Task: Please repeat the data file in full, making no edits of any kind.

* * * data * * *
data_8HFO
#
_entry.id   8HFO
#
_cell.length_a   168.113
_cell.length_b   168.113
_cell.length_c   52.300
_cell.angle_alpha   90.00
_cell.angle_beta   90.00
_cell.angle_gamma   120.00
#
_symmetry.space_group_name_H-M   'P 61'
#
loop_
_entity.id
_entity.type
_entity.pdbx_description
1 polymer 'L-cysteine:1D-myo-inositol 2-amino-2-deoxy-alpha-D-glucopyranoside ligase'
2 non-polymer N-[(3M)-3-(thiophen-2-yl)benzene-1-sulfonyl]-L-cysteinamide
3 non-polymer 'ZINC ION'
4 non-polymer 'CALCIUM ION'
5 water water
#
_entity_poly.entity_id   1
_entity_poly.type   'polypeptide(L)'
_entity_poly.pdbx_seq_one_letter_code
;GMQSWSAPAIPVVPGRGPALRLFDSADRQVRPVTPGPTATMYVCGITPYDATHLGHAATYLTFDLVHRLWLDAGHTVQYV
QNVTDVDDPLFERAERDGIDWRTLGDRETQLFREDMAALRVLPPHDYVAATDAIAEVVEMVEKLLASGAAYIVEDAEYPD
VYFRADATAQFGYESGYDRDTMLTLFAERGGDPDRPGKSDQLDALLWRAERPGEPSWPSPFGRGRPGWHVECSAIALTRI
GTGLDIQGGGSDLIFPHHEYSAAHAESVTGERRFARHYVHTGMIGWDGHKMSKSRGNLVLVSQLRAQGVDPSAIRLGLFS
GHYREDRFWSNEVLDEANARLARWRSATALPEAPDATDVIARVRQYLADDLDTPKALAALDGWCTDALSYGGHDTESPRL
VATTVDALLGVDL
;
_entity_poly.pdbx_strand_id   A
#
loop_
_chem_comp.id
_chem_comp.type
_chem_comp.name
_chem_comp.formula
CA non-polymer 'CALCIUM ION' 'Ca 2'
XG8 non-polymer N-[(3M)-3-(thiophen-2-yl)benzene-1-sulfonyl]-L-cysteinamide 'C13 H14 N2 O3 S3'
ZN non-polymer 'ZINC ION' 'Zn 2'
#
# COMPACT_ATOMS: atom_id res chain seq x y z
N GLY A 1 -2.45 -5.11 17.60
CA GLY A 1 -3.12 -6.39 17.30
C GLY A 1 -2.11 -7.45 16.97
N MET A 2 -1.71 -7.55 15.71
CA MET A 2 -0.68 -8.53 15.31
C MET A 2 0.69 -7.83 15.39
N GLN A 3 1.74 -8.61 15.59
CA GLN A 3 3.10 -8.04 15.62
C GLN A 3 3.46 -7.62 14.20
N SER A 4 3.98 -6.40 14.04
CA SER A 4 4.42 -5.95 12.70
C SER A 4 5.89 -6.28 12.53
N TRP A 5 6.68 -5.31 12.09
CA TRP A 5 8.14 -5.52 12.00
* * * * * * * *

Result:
data_8HFO
#
_entry.id   8HFO
#
_cell.length_a   168.113
_cell.length_b   168.113
_cell.length_c   52.300
_cell.angle_alpha   90.00
_cell.angle_beta   90.00
_cell.angle_gamma   120.00
#
_symmetry.space_group_name_H-M   'P 61'
#
loop_
_entity.id
_entity.type
_entity.pdbx_description
1 polymer 'L-cysteine:1D-myo-inositol 2-amino-2-deoxy-alpha-D-glucopyranoside ligase'
2 non-polymer N-[(3M)-3-(thiophen-2-yl)benzene-1-sulfonyl]-L-cysteinamide
3 non-polymer 'ZINC ION'
4 non-polymer 'CALCIUM ION'
5 water water
#
_entity_poly.entity_id   1
_entity_poly.type   'polypeptide(L)'
_entity_poly.pdbx_seq_one_letter_code
;GMQSWSAPAIPVVPGRGPALRLFDSADRQVRPVTPGPTATMYVCGITPYDATHLGHAATYLTFDLVHRLWLDAGHTVQYV
QNVTDVDDPLFERAERDGIDWRTLGDRETQLFREDMAALRVLPPHDYVAATDAIAEVVEMVEKLLASGAAYIVEDAEYPD
VYFRADATAQFGYESGYDRDTMLTLFAERGGDPDRPGKSDQLDALLWRAERPGEPSWPSPFGRGRPGWHVECSAIALTRI
GTGLDIQGGGSDLIFPHHEYSAAHAESVTGERRFARHYVHTGMIGWDGHKMSKSRGNLVLVSQLRAQGVDPSAIRLGLFS
GHYREDRFWSNEVLDEANARLARWRSATALPEAPDATDVIARVRQYLADDLDTPKALAALDGWCTDALSYGGHDTESPRL
VATTVDALLGVDL
;
_entity_poly.pdbx_strand_id   A
#
loop_
_chem_comp.id
_chem_comp.type
_chem_comp.name
_chem_comp.formula
CA non-polymer 'CALCIUM ION' 'Ca 2'
XG8 non-polymer N-[(3M)-3-(thiophen-2-yl)benzene-1-sulfonyl]-L-cysteinamide 'C13 H14 N2 O3 S3'
ZN non-polymer 'ZINC ION' 'Zn 2'
#
# COMPACT_ATOMS: atom_id res chain seq x y z
N GLY A 1 -2.45 -5.11 17.60
CA GLY A 1 -3.12 -6.39 17.30
C GLY A 1 -2.11 -7.45 16.97
N MET A 2 -1.71 -7.55 15.71
CA MET A 2 -0.68 -8.53 15.31
C MET A 2 0.69 -7.83 15.39
N GLN A 3 1.74 -8.61 15.59
CA GLN A 3 3.10 -8.04 15.62
C GLN A 3 3.46 -7.62 14.20
N SER A 4 3.98 -6.40 14.04
CA SER A 4 4.42 -5.95 12.70
C SER A 4 5.89 -6.28 12.53
N TRP A 5 6.68 -5.31 12.09
CA TRP A 5 8.14 -5.52 12.00